# Molar Volume & Molar Concentration

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Molar Volume is the volume occupied by one mole of gas.

• Molar volume changes with temperature and pressure. (Higher temperature = higher volume, higher pressure = smaller volume)
• Molar volume at a fixed temperature and pressure is the same for ALL gases.
• At room temperature ($25^{\circ}\text{C}$) and pressure (1 atmosphere, atm), also known as r.t.p., the molar volume of ANY gas is 24 $\text{dm}^{3}$.
• At standard temperature ($0^{\circ}\text{C}$) and pressure (1 atm), also known as s.t.p., the molar volume of ANY gas is 22.4 $\text{dm}^{3}$.
• $\text{dm}^{3}$ is known as cubic decimetre. 1 $\text{dm}^{3}$ = 1 litre = 1000 $\text{cm}^{3}$ = $\frac{1}{1000} \, \text{m}^{3}$

Note 1: It is important to know how to convert among $\text{cm}^{3}$, $\text{dm}^{3}$ and $\text{m}^{3}$ A short tutorial on the conversion process will be given at the end of this post. (For those who do not want to memorise the conversion numbers above)

Note 2: It is important to take note of the temperature and pressure in the given question to determine if r.t.p or s.t.p should be used.

At r.t.p,

$$\text{Vol. of gas} = \text{No. of moles} \times 24 \, \text{dm}^{3}$$

At s.t.p,

$$\text{Vol. of gas} = \text{No. of moles} \times 22.4 \, \text{dm}^{3}$$

Avogadro’s law states that, at the SAME temperature and pressure, equal volumes of all gases contain the same number of gas particles.

• $24 \, \text{dm}^{3}$ of helium gas at r.t.p. contains 1 mole of He atoms ($6 \times 10^{23}$ atoms)
• $24 \, \text{dm}^{3}$ of carbon dioxide gas at r.t.p. contains 1 mole of $\text{CO}_{2}$ atoms ($6 \times 10^{23}$ atoms)

### Example

Calculate the number of moles of gas particles for $200 \, \text{cm}^{3}$ of carbon dioxide gas at r.t.p.

• Convert to $\text{dm}^{3}$: \begin{aligned} 200 \, \text{cm}^{3} &= \frac{200}{1000} \, \text{dm}^{3} \\ &= 0.20 \, \text{dm}^{3} \end{aligned}
• Number of moles: $\frac{0.20}{24} = 0.0083 \, \text{mol}$

Calculate the number of gas particles for $10 \, \text{dm}^{3}$ of hydrogen gas at s.t.p.

• No need to convert since it is already in $\text{dm}^{3}$
• Number of moles: $\frac{10}{22.4} = 0.446 \, \text{mol}$
• Number of gas particles: $0.446 \times \left( 6 \times 10^{23} \right) = 2.67 \times 10^{23}$

### Molar Concentration

Molar concentration is the amount of solute (Typically in grams or moles) present in a given volume of solution. (Typically, $1 \, \text{dm}^{3}$ in Chemistry)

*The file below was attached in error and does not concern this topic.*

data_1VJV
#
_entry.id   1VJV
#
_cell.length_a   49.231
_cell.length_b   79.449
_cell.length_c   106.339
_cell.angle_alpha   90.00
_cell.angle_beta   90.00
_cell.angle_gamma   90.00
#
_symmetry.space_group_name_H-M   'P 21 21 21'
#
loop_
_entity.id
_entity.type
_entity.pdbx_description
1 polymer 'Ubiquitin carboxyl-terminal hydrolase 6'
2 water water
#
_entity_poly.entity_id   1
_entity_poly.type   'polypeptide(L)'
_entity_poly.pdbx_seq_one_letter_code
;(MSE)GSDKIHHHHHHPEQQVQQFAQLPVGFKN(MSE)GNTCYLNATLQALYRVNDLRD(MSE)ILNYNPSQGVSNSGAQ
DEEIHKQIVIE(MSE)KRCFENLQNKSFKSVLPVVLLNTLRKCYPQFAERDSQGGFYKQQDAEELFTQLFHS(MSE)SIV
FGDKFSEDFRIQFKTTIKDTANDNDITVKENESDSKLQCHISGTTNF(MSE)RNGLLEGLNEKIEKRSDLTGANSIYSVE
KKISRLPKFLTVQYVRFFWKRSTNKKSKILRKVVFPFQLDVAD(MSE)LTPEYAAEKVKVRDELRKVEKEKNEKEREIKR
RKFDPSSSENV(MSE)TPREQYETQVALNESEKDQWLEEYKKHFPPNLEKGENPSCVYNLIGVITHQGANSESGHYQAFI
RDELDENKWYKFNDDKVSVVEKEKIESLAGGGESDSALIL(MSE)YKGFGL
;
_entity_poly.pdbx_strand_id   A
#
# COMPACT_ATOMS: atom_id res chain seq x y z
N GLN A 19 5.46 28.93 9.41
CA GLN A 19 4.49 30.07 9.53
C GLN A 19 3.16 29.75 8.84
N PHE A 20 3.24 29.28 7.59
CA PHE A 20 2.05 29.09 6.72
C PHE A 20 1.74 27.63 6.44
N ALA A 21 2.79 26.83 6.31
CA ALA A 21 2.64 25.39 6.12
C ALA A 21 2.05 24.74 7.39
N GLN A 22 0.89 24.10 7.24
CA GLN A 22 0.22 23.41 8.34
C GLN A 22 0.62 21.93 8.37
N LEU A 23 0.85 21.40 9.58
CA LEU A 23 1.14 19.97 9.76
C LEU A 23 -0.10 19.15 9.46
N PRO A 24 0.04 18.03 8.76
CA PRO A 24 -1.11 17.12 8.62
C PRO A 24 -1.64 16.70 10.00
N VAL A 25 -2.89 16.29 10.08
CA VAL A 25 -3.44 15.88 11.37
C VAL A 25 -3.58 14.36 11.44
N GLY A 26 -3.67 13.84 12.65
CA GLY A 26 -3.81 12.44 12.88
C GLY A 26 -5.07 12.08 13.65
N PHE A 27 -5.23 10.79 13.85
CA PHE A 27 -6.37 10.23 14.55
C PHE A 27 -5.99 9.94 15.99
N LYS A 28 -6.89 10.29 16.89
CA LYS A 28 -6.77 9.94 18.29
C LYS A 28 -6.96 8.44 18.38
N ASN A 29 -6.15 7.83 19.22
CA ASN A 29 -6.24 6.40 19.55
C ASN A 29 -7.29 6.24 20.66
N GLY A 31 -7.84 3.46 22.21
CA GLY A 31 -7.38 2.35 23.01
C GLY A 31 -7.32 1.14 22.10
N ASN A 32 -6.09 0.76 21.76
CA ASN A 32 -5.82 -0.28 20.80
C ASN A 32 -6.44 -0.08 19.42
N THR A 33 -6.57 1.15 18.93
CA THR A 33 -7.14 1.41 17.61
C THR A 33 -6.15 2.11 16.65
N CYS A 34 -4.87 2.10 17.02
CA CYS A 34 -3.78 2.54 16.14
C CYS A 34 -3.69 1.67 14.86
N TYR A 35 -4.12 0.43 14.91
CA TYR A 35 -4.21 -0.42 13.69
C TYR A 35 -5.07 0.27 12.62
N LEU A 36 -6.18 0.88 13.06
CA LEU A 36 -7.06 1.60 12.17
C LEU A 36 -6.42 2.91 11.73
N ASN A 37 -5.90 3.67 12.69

Hence,

$$\text{Conc.} \,(\text{g dm}^{-3}) = \frac{\text{Mass of solute in grams}}{\text{Vol. of solution in dm}^{3}}$$

$$\text{Conc.} \,(\text{mol dm}^{-3}) = \frac{\text{No. of moles of solute}}{\text{Vol. of solution in dm}^{3}}$$

Note: Concentration in $\text{mol dm}^{-3}$ is called molarity.

A molar solution refers to a solution that contains 1 mole of solute in 1 $\text{dm}^{3}$ of solution.

Important: If a solution with X $\text{mol dm}^{-3}$ is diluted with more solution, the number of moles of solutes does not change! The concentration will drop but the number of moles of solutes does not change. You can find the number of moles of the solutes and divide by the final volume of the solution to find the final concentration.

### Example

10.4 g of potassium hydroxide was dissolved to formed $250 \, \text{cm}^{3}$ of solution. Calculate the concentration of solution in $\text{g dm}^{-3}$ and $\text{mol dm}^{-3}$

• Convert to $\text{dm}^{3}$: $250 \, \text{cm}^{3} = \frac{250}{1000} = 0.250 \, \text{dm}^{3}$
• Conc. in $\text{g dm}^{-3}$: $\frac{10.4}{0.250} = 41.6 \, \text{g dm}^{-3}$
• Molar mass of potassium hydroxide: $39 + 16 + 1 = 56 \, \text{g mol}^{-1}$
• No. of moles of potassium hydroxide present: $\frac{10.4}{56} = 0.186 \, \text{mol}$
• Molarity: $\frac{0.186}{0.250} = 0.743 \, \text{mol dm}^{-3}$

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### How To Convert Among $\text{dm}^{3}$, $\text{cm}^{3}$ and $\text{m}^{3}$

In order to know how to convert among those units, you will need to learn what is prefixes. (Visit that link to learn more)

From prefixes, we know that: $1 \, \text{m} = 10 \, \text{dm} = 100 \, \text{cm}$

Recall that volume is $\text{length} \times \text{length} \times \text{length}$.

$1 \, \text{m} \times 1 \, \text{m} \times 1 \, \text{m} = 1 \, \text{m}^{3}$

$10 \, \text{dm} \times 10 \, \text{dm} \times 10 \, \text{dm} = 1000 \, \text{dm}^{3}$

$100 \, \text{cm} \times 100 \, \text{cm} \times 100 \, \text{cm} = 1000000 \, \text{cm}^{3}$

Hence, $1 \, \text{m}^{3} = 1000 \, \text{dm}^{3} = 1000000 \, \text{cm}^{3}$